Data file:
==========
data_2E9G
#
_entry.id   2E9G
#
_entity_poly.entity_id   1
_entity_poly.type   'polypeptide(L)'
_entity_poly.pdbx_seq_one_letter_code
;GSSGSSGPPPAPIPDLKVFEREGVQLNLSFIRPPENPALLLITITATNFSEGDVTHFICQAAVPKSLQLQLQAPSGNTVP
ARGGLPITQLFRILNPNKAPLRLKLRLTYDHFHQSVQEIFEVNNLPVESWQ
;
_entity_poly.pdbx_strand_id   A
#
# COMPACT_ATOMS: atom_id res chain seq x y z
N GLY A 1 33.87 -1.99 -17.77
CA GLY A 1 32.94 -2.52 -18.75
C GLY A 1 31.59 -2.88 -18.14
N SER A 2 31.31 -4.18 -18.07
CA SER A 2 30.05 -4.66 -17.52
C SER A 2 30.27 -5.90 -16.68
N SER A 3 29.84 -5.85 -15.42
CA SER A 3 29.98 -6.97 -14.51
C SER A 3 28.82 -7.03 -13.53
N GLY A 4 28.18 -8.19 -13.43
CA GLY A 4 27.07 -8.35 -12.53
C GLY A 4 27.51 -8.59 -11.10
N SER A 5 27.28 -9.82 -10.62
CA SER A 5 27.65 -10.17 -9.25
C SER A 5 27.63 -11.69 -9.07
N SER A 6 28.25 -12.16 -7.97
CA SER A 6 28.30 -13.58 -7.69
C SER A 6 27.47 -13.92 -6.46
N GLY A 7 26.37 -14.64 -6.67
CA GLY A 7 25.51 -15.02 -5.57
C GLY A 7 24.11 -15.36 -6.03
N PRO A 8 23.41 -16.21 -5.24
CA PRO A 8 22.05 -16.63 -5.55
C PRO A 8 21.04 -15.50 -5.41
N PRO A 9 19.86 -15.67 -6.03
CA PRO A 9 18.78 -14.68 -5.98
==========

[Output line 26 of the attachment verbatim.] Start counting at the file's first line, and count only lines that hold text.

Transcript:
N SER A 5 27.28 -9.82 -10.62